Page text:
Jo Luck of Arkansas became CEO of Heifer International in 1992. From its offices in Little Rock, she took a group with about 20,000 supporters and a budget of $7 million and turned it into a $130 million organization with half a million backers as well as a global presence. Last year, Heifer International supplied food to more than 1.5 million needy people around the world. Earlier this year, she stepped down as Heifer’s CEO but will remain president until 2011.

A strong impact of Jo Luck’s legacy as the leader of Heifer is the binding together of people emotionally and economically, enabling them to envision and create a better life for themselves and their children,” says a World Food Prize release.

In addition to sharing our food and resources with the less fortunate, we must share our knowledge as well. Clinton made this point explicitly at the State Department: “Using science to feed the world is not only an imperative--it is a thrilling opportunity.”

Norman Borlaug certainly understood this sentiment. The “Father of the Green Revolution,” who died last year at the age of 95, founded the World Food Prize in 1986. His efforts to improve crop varieties as well as access to fertilizer and pesticides have allowed farmers to feed untold numbers of people who otherwise would not have had enough to eat.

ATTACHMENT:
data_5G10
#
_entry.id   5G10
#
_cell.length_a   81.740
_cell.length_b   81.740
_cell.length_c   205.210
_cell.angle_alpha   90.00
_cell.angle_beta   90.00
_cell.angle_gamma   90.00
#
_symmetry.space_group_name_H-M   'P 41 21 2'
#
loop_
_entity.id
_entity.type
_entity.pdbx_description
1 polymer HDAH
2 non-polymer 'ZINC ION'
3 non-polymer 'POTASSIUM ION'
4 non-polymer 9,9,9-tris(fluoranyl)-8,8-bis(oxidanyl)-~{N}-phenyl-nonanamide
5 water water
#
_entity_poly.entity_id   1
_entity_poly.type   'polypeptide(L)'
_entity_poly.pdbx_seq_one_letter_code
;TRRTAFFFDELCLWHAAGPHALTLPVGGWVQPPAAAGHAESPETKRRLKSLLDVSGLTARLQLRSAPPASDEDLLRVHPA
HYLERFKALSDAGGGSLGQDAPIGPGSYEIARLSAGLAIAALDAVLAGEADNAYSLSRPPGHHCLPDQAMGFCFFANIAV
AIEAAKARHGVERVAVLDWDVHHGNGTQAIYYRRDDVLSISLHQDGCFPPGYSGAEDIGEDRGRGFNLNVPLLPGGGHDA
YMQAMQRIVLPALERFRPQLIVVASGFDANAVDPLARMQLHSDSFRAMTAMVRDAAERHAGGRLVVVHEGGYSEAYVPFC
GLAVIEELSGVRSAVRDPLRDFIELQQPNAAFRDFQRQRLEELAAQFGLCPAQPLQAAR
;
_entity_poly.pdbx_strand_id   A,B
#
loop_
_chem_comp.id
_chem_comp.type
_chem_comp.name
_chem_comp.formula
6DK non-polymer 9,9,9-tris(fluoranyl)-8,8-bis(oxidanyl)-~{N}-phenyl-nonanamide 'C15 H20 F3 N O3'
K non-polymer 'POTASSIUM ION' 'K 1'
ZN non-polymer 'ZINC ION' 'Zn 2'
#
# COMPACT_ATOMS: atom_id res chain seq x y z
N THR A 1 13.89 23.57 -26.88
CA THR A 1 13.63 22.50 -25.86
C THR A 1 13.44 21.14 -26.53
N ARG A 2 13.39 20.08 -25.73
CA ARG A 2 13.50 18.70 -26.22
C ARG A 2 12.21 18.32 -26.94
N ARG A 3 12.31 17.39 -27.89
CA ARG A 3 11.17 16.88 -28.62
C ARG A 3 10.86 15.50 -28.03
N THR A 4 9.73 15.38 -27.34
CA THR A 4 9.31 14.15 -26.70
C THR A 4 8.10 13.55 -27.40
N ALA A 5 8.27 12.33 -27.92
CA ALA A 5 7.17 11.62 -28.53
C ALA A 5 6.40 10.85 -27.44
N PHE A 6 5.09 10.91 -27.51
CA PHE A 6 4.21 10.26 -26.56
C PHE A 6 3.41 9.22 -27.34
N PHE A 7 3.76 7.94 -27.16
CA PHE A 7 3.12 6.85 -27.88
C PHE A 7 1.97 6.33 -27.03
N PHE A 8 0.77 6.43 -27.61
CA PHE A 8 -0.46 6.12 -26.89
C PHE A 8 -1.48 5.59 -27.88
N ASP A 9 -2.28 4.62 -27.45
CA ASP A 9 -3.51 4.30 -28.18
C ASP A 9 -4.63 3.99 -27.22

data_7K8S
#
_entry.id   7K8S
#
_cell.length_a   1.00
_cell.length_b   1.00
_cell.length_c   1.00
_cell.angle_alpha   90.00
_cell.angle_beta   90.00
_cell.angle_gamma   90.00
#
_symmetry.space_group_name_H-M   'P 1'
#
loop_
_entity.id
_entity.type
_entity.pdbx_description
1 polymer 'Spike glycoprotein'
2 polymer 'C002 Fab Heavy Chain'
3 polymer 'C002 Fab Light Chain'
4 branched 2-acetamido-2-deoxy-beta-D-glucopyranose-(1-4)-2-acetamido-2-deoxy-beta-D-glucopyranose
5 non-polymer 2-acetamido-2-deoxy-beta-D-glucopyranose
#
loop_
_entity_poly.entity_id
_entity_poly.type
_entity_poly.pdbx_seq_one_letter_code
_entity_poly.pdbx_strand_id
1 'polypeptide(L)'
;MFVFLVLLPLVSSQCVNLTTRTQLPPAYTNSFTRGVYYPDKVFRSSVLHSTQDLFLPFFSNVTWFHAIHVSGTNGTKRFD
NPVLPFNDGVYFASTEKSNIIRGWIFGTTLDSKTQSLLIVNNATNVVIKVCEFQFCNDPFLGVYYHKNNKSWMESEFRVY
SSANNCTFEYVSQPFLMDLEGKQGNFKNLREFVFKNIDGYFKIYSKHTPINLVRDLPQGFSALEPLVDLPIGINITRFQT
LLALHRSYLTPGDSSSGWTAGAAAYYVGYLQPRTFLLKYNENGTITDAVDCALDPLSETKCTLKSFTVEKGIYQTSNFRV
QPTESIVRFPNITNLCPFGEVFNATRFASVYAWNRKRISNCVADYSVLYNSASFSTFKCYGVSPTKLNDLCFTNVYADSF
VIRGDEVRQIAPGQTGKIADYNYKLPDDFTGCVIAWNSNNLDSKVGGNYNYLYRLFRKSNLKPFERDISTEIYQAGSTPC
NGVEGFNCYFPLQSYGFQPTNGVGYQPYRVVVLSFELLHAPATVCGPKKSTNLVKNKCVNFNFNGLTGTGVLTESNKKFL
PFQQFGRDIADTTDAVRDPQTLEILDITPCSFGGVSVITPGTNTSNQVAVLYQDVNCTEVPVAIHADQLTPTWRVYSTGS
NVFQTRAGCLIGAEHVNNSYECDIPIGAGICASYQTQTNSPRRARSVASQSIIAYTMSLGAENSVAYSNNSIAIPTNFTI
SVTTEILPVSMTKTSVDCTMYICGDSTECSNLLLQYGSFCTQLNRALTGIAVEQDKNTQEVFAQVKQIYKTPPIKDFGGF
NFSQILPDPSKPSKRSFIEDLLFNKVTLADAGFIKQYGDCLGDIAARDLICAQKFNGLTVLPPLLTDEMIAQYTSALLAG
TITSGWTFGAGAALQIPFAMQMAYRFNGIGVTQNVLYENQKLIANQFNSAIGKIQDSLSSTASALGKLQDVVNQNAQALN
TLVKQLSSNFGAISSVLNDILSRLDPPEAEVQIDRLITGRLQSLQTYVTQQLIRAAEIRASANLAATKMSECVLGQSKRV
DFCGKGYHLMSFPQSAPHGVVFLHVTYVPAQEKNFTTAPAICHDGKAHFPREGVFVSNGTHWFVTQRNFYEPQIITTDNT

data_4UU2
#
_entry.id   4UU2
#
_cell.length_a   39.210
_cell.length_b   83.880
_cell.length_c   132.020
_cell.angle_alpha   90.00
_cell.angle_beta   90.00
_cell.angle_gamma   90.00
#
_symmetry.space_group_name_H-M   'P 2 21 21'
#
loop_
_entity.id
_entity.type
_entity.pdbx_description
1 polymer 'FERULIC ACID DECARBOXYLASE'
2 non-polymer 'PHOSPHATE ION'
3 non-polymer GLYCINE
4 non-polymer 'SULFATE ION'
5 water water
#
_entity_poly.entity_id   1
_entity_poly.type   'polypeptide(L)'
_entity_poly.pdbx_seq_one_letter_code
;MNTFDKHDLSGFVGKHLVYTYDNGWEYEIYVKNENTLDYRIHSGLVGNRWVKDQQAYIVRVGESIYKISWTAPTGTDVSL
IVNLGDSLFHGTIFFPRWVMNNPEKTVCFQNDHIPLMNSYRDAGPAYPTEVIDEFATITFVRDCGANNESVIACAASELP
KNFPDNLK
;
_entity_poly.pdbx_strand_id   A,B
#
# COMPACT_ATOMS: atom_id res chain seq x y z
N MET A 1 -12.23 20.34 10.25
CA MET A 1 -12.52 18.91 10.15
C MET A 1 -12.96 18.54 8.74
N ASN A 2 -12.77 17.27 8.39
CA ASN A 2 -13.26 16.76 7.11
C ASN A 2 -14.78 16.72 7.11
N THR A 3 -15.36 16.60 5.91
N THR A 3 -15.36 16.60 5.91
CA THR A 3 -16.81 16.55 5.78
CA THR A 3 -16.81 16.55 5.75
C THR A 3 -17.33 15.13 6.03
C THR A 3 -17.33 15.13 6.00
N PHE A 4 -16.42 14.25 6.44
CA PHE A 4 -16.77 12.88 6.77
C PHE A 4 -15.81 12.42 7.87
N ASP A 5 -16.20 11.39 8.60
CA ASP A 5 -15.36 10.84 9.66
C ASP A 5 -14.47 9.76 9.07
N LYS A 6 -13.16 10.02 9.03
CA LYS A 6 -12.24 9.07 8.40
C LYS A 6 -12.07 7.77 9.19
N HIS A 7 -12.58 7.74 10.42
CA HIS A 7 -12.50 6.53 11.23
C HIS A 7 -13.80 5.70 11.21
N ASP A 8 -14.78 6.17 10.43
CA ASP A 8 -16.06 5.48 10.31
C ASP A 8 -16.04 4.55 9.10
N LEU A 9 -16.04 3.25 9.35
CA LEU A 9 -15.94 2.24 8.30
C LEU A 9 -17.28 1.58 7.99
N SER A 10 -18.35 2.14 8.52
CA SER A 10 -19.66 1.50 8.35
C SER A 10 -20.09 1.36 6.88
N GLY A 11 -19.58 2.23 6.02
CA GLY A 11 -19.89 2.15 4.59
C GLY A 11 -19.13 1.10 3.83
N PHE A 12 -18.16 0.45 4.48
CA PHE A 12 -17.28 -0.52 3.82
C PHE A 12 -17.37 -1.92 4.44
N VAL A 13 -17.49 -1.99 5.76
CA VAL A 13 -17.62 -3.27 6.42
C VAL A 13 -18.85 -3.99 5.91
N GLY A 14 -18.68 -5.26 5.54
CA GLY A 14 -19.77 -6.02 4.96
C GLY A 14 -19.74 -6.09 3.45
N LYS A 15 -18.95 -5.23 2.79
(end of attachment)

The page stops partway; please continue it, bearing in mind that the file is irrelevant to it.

As we transition from the Green Revolution to the Gene Revolution, (with Borlaug's support), we’ll need to share our science and technology with people in developing countries. If we’re to realize the goals of groups such as Bread for Life and Heifer International and truly eradicate hunger, then we’ll have to make sure that farmers in nations with poor food security have the ability to take advantage of the world’s most promising agricultural methods.